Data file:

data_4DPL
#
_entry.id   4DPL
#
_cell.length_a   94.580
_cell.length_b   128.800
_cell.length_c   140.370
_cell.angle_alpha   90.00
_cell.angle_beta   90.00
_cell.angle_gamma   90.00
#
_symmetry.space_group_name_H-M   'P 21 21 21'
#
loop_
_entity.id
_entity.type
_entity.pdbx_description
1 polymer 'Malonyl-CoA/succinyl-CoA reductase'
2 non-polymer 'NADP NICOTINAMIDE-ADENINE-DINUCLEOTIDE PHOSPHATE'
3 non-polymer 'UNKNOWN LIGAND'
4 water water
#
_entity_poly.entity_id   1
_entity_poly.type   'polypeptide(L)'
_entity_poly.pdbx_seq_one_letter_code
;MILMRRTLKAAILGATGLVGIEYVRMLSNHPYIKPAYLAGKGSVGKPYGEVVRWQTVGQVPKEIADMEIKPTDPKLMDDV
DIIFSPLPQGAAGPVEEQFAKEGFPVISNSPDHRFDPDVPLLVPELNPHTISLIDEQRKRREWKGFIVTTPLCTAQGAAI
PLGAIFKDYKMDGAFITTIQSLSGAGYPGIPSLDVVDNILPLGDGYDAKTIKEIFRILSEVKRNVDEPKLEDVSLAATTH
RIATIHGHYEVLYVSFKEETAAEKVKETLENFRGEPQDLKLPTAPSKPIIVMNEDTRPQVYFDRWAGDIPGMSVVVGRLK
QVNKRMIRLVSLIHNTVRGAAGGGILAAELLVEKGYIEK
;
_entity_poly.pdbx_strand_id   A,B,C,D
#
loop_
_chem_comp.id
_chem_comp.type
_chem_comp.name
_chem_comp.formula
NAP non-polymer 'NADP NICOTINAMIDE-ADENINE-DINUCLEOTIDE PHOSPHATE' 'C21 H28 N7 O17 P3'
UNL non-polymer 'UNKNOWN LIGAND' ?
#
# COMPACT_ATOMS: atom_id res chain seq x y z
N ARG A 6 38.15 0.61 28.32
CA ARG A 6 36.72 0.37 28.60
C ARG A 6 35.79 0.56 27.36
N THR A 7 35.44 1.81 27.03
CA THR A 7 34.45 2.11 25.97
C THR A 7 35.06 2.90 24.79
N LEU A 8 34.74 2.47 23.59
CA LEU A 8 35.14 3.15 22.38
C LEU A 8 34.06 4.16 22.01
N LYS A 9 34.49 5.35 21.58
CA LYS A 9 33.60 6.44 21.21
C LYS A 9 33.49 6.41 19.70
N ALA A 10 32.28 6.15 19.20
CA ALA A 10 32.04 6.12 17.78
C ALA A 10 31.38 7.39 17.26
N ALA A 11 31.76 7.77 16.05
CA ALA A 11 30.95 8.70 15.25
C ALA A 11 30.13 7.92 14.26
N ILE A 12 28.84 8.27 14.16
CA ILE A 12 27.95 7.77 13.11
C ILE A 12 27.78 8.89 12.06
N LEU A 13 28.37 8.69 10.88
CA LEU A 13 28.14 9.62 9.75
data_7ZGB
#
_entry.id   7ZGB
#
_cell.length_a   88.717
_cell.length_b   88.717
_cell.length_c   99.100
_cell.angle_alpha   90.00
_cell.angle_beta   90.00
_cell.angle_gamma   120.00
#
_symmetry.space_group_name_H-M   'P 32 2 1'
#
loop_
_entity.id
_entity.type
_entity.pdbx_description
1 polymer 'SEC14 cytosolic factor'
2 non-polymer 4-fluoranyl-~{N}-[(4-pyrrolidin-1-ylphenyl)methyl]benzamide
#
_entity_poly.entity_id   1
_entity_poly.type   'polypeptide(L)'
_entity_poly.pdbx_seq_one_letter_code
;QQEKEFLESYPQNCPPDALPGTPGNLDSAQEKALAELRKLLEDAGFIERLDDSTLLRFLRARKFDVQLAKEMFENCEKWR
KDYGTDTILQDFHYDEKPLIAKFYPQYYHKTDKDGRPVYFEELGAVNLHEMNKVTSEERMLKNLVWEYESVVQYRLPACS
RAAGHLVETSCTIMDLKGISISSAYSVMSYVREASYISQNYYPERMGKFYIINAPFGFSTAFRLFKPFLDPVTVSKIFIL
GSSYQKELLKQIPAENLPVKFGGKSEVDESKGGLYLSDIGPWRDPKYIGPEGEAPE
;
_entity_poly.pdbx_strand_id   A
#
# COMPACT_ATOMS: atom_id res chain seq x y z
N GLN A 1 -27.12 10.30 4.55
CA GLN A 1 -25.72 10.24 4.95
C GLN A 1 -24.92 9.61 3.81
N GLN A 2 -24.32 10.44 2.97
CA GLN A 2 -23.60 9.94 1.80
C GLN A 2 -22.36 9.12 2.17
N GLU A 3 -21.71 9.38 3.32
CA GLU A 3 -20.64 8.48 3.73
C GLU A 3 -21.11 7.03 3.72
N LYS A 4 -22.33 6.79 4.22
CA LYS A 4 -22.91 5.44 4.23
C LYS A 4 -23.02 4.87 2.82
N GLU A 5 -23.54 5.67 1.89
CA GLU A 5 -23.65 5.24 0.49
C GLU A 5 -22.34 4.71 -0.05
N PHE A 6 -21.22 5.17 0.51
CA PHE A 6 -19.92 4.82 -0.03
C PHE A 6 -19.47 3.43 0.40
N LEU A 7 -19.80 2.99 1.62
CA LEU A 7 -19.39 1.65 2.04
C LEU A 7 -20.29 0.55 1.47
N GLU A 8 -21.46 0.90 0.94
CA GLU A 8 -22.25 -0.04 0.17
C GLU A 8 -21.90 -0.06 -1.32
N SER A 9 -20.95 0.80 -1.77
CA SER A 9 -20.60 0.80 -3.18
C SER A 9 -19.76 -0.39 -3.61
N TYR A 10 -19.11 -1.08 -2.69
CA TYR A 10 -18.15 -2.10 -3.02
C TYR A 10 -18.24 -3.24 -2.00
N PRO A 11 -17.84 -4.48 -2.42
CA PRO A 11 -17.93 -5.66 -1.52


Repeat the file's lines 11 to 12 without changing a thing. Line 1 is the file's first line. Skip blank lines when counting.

#
_symmetry.space_group_name_H-M   'P 21 21 21'